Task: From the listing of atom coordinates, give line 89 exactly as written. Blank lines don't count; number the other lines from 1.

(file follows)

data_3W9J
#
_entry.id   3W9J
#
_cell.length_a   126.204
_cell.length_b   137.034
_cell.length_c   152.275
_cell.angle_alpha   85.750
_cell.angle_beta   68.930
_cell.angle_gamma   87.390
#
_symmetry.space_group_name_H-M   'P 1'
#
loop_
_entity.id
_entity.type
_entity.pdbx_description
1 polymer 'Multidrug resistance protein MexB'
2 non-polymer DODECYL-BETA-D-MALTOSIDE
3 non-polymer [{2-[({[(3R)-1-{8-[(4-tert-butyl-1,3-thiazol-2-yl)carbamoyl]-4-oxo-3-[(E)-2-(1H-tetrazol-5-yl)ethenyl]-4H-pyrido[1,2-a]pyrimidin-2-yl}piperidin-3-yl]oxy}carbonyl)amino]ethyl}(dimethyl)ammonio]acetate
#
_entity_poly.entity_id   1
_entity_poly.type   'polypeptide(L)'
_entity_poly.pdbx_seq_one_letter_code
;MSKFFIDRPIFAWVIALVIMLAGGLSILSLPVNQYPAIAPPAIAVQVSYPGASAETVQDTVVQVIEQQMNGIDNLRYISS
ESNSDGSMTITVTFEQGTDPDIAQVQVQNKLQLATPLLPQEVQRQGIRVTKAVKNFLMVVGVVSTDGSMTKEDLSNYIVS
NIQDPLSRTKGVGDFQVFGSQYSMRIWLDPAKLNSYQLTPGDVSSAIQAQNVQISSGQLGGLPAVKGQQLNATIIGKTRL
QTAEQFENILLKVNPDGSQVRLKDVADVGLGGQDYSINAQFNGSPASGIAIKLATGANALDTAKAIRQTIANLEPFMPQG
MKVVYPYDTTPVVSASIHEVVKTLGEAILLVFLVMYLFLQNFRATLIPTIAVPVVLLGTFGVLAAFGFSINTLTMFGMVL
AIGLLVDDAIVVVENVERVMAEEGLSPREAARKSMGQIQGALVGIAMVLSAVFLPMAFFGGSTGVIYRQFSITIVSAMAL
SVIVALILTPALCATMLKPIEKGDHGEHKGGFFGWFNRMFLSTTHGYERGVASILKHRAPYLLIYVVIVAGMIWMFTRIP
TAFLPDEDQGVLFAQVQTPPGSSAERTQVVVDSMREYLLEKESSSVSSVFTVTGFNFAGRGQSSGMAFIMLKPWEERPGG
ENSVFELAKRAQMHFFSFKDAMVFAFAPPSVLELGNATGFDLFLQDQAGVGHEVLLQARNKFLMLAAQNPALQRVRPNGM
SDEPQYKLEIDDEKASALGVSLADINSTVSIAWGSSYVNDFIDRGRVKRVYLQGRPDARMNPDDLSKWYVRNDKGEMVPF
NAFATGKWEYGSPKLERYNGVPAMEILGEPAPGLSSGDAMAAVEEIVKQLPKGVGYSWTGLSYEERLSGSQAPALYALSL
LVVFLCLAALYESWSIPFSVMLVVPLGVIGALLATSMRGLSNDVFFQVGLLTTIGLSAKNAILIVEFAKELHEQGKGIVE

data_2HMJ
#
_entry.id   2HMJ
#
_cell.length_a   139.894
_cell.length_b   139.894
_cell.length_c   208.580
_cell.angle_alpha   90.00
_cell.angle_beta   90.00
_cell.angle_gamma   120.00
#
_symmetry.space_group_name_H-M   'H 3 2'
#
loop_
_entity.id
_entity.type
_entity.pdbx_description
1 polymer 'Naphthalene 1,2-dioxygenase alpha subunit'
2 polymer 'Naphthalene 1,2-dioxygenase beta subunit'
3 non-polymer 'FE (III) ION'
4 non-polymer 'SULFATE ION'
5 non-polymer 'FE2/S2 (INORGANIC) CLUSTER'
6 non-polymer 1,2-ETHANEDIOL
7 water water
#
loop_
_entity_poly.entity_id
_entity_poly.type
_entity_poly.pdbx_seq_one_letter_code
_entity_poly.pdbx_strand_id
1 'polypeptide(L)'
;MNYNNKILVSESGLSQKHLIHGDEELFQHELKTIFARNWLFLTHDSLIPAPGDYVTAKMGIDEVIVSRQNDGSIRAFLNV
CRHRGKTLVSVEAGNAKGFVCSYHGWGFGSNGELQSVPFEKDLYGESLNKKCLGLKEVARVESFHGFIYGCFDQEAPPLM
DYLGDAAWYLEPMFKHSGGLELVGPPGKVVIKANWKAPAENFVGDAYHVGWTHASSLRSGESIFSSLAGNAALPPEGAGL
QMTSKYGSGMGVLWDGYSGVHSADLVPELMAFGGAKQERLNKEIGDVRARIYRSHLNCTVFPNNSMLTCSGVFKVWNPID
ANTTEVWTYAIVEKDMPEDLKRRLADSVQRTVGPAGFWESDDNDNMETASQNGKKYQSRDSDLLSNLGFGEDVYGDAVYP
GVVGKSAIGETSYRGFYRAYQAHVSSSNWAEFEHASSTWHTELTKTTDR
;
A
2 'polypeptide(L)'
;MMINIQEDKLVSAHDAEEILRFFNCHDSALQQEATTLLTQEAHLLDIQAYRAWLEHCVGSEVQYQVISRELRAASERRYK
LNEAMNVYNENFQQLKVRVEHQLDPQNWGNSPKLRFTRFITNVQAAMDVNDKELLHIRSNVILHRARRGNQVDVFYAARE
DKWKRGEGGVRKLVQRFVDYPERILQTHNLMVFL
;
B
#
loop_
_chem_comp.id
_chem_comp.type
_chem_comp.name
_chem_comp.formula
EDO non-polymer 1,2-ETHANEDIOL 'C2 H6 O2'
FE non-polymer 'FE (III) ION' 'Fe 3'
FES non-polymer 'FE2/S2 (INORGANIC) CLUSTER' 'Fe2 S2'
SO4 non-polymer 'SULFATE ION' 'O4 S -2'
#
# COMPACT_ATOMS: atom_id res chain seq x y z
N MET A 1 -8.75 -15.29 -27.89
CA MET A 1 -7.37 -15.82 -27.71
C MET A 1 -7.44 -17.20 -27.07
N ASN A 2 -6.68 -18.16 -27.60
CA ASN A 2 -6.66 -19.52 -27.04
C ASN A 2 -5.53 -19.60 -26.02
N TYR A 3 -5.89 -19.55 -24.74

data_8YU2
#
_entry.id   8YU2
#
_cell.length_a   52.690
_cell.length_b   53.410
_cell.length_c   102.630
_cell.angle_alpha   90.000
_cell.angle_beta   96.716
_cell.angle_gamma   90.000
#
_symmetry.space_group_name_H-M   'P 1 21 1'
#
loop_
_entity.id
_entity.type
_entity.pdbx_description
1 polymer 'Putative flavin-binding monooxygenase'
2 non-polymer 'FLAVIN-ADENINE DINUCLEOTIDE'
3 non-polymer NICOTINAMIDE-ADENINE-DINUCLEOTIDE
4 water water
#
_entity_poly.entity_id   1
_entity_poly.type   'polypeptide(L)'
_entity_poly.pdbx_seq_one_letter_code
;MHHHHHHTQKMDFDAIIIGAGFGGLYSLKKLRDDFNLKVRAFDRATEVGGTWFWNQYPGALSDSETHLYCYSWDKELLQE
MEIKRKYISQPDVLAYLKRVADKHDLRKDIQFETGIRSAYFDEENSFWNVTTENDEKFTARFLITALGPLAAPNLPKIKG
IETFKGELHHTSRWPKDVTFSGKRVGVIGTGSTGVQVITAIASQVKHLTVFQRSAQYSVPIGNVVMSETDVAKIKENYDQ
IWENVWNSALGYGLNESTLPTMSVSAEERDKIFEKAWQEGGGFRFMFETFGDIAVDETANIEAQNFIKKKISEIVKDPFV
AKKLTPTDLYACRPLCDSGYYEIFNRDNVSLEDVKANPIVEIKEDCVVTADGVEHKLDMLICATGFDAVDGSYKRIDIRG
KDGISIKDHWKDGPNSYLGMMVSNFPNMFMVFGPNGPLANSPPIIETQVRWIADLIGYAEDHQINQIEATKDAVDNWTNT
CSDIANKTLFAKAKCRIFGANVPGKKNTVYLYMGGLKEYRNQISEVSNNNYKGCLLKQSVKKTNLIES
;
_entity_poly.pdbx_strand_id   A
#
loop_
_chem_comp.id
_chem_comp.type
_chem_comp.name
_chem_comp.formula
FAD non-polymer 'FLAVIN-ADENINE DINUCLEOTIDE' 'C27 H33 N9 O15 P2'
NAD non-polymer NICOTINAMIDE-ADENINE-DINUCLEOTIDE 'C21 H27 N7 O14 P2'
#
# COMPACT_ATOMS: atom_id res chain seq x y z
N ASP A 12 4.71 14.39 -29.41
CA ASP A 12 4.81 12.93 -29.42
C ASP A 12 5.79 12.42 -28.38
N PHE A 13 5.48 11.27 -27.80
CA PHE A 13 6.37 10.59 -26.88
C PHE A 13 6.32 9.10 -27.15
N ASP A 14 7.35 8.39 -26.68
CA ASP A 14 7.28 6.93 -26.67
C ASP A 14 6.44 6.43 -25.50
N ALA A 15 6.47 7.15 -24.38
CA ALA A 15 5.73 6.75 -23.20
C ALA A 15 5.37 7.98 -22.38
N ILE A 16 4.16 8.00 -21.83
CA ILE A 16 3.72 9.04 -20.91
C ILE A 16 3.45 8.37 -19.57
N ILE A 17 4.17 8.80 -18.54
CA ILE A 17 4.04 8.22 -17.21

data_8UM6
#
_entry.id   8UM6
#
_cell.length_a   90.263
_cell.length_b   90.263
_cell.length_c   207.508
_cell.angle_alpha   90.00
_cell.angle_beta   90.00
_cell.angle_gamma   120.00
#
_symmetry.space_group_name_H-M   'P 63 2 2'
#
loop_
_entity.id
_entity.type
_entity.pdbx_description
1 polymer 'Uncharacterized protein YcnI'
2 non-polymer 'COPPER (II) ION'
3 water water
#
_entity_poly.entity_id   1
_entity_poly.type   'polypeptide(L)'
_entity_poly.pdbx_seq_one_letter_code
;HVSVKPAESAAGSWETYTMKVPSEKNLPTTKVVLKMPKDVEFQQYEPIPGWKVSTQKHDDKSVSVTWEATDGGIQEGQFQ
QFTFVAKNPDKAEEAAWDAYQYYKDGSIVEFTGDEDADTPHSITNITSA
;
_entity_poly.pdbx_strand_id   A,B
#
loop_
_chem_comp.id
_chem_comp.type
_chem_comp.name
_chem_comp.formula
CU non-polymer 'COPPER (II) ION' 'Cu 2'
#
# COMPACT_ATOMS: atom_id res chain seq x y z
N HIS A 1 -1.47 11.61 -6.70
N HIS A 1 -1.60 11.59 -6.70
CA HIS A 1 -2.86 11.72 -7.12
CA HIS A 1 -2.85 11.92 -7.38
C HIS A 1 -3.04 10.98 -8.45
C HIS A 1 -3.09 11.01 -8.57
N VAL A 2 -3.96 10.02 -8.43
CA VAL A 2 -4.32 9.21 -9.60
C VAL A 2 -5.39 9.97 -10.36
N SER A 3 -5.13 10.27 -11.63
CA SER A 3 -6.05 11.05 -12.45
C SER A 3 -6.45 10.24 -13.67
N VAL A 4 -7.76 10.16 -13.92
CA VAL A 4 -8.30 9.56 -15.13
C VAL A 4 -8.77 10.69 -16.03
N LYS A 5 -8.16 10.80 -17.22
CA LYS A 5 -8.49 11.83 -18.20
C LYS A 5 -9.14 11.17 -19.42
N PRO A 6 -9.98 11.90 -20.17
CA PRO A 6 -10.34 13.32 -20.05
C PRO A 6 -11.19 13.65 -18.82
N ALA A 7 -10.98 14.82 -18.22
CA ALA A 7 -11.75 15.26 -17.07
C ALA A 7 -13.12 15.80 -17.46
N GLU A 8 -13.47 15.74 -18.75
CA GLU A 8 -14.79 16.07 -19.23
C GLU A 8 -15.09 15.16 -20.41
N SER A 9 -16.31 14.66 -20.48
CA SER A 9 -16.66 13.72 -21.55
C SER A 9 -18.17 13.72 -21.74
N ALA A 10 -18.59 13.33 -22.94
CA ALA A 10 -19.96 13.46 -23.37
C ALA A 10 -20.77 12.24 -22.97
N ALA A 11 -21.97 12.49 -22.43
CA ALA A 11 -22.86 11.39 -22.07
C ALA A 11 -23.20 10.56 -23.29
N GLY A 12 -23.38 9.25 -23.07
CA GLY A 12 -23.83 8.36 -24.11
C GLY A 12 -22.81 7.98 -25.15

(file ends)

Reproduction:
FE non-polymer 'FE (III) ION' 'Fe 3'